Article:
Why The Difference Between, Recycled, Conventional, And Organic Cotton Matters

by: Well Made Clothes Staff | 11 months ago | News

Image: cotton field in India. Image source

Cotton is a fibre that we tend to use a lot of. It grows naturally, breathes well and forms the backbone behind a lot of our staple garments – case in point: white T-shirts and denim jeans. But not all cotton was created equal. In fact, there are actually lots of different types of cotton and these can be delineated based on how they were produced. Each of these production approaches has varying environmental and social impacts, which is why we believe it is important to understand the differences between conventional, organic and recycled cotton.

Armed with this information, we can all understand the real effects that our clothes are having on the world and, thus, make more informed purchasing decisions in order to enact positive change. So with this in mind, then, we are breaking down some of the key differences between conventional, organic and recycled cotton – and explaining why these differences should matter.

1) Conventional cotton
Many people think of cotton as a quote-unquote ‘natural’ fibre, but when grown conventionally, this seemingly harmless crop can actually wreak a lot of havoc. Taking up a fairly small percentage of the world’s land (an estimated 2.4%) these crops account for a disproportionately large percentage of the world’s toxic chemicals. That percentage has actually started to decline in some parts of the world, but according to the Cotton Advisory Committee (CAC), cotton still represents as much as 5% of all pesticides and 14% of all insecticides use globally. In addition to this, it takes about 290 gallons of water to grow enough conventional cotton to produce one T-shirt. So not only does all of this have a negative impact on the environment, then; it can also be devastating for women’s health too.

2) Organic cotton
Organic cotton is grown using methods and materials that have a low environmental impact. Designed to reduce the use of toxic pesticides and fertilisers commonly used in conventional cotton production, this approach also helps to replenish soil fertility and maintain biodiversity, rather than stripping the earth of these qualities. There are strict standards regulating organic cotton classification, but while it is certainly more sustainable than conventional cotton, it still doesn’t represent a perfect alternative. Because as Quartz points out, organic cotton crops can sometimes be even more resource intensive than their conventional counterparts; requiring as much as 660 gallons of water in order to produce one T-shirt. So it is still important to buy only as many conventional cotton pieces as you really need.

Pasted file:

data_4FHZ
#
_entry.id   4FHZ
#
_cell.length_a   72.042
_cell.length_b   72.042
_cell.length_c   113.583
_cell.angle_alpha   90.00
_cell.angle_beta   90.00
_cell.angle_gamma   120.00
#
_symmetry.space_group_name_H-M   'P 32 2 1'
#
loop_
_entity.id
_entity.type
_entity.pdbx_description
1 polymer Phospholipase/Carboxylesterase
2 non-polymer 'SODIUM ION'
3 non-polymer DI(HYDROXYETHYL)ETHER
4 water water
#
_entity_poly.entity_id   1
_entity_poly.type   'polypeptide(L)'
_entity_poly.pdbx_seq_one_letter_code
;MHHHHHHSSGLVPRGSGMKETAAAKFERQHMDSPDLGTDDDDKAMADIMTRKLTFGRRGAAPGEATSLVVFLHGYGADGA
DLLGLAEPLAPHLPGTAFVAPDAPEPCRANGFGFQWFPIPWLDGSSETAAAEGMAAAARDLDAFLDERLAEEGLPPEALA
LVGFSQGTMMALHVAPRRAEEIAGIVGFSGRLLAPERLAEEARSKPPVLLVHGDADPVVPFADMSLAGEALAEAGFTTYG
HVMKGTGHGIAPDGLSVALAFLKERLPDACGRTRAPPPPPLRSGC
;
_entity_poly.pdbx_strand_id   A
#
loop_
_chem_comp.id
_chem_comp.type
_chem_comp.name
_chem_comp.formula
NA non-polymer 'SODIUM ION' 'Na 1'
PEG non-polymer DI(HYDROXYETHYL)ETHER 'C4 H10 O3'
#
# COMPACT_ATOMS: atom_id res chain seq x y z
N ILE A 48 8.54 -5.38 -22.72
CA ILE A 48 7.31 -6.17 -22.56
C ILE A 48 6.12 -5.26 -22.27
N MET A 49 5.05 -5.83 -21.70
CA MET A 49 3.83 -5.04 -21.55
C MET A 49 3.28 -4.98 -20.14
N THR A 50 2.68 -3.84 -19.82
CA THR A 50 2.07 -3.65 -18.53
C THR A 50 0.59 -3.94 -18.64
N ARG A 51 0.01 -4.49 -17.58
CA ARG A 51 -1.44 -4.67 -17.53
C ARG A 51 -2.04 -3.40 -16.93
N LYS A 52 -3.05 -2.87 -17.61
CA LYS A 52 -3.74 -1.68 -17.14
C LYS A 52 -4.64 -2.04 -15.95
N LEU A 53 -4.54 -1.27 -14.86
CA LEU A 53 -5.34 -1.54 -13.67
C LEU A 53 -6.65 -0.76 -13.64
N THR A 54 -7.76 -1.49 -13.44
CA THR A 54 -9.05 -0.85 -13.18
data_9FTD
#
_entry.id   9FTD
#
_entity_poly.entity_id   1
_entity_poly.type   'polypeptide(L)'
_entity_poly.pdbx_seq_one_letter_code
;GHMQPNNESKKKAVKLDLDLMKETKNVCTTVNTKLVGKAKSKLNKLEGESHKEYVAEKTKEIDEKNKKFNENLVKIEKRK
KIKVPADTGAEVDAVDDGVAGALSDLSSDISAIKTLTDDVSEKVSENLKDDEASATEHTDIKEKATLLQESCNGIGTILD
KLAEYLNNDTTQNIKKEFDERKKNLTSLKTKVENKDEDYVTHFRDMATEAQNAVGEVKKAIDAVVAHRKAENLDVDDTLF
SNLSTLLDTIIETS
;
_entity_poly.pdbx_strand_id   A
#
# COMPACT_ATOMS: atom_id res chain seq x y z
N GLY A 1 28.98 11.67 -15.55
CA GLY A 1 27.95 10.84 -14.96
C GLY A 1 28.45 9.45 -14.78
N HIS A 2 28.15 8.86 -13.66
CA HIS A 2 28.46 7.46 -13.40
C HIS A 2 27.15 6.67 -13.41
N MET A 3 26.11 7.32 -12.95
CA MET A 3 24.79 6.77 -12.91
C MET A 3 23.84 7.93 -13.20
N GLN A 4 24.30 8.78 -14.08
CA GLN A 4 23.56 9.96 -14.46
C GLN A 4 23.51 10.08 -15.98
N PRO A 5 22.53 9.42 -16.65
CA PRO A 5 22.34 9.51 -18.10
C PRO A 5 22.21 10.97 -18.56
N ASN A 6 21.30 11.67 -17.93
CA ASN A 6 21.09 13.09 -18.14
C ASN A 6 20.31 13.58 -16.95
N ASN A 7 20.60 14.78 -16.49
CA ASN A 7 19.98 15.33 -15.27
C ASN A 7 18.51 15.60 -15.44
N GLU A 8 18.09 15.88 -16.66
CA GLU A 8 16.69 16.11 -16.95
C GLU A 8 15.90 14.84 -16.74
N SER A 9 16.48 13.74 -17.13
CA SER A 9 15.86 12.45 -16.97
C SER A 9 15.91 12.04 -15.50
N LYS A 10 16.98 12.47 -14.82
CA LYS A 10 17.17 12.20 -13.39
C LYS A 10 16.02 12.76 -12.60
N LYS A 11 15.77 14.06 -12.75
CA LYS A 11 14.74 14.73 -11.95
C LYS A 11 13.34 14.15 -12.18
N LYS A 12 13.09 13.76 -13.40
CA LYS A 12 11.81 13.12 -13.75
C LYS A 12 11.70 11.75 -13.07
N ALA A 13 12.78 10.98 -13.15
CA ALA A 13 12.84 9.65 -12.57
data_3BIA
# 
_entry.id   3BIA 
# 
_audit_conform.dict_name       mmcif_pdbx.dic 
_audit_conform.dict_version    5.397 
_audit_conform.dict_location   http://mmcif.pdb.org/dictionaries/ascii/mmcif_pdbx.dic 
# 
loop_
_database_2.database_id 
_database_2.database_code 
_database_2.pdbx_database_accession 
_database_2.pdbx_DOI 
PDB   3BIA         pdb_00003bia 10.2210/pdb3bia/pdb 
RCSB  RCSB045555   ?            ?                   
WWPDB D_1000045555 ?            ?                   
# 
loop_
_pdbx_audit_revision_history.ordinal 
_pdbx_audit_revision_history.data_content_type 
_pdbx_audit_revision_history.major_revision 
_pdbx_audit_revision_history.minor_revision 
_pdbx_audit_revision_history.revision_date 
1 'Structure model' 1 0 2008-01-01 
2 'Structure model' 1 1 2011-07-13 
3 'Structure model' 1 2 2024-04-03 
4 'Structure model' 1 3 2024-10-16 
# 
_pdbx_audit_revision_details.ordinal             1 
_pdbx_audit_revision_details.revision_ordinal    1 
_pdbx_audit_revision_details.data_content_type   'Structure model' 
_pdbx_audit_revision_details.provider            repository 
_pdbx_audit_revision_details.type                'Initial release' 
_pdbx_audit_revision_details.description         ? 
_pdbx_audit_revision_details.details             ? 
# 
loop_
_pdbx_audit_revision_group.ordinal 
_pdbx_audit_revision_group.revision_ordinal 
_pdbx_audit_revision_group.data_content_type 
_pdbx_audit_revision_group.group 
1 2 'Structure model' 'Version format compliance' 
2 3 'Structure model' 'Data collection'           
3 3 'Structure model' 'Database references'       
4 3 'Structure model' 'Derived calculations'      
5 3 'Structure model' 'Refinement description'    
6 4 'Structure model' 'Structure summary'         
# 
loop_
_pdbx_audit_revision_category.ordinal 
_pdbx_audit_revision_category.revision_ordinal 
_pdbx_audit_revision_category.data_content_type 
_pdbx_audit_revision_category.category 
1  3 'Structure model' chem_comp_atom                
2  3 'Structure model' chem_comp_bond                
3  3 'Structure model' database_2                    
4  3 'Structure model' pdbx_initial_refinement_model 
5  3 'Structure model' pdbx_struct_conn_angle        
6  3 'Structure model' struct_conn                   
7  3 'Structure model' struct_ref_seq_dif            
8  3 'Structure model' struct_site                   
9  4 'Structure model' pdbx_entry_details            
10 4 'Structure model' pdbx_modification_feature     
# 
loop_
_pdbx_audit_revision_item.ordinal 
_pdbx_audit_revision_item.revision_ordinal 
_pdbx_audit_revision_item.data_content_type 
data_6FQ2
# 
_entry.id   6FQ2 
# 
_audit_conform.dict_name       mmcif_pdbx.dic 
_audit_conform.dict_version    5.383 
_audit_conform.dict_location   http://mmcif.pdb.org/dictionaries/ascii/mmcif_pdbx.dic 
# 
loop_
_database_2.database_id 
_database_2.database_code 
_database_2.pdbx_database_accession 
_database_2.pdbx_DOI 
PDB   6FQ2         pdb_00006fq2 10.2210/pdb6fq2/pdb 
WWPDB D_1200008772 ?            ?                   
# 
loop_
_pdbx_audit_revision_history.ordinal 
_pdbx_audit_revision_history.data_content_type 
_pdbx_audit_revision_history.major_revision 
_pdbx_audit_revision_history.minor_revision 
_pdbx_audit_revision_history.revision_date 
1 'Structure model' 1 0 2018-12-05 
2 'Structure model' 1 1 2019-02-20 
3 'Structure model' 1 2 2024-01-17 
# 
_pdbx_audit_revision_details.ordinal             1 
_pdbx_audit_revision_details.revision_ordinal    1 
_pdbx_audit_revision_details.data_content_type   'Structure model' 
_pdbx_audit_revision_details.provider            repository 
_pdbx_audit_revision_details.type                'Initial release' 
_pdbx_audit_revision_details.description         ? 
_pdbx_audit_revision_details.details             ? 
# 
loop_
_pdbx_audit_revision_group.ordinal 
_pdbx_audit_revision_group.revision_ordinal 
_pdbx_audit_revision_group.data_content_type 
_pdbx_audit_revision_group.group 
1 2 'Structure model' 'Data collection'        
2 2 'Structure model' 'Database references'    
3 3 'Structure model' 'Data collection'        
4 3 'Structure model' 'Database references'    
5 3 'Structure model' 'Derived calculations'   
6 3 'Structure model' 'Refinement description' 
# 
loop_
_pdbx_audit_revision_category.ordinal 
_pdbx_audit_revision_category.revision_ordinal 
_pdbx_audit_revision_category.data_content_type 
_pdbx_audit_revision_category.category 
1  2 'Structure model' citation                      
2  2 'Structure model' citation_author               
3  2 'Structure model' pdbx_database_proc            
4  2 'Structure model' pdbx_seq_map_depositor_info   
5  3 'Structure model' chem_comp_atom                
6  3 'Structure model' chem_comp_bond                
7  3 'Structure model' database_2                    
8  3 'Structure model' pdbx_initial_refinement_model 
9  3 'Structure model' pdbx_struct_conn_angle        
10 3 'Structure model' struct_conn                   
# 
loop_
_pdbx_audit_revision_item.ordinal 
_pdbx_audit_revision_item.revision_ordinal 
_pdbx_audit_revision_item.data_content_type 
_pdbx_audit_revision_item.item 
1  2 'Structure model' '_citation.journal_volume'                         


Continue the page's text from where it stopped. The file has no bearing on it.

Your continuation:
3) Recycled cotton
There are actually two different types of recycled cotton – post-consumer and pre-consumer recycled cotton. The former is reutilised after the consumer is finished with their garment, while the latter is made from manufacturer waste instead. This means that the scraps, rejects and trimmings, which usually wouldn’t make it into the customer’s hands at all – but would normally be discarded – can be given new life. Both forms of recycled cotton represent a better alternative than simply sending fabric waste to landfill, but pre-consumer cotton helps to make up for the fact that an estimated 15-20% of fabric is wasted throughout the production process. Recycled pre-consumer cotton is what Baggu uses to make all of its sustainable bags and it represents a major opportunity for the waste-heavy world of modern fashion.


If you liked this, then you might like to shop some of Baggu’s new pieces, which are made from pre-consumer recycled cotton:

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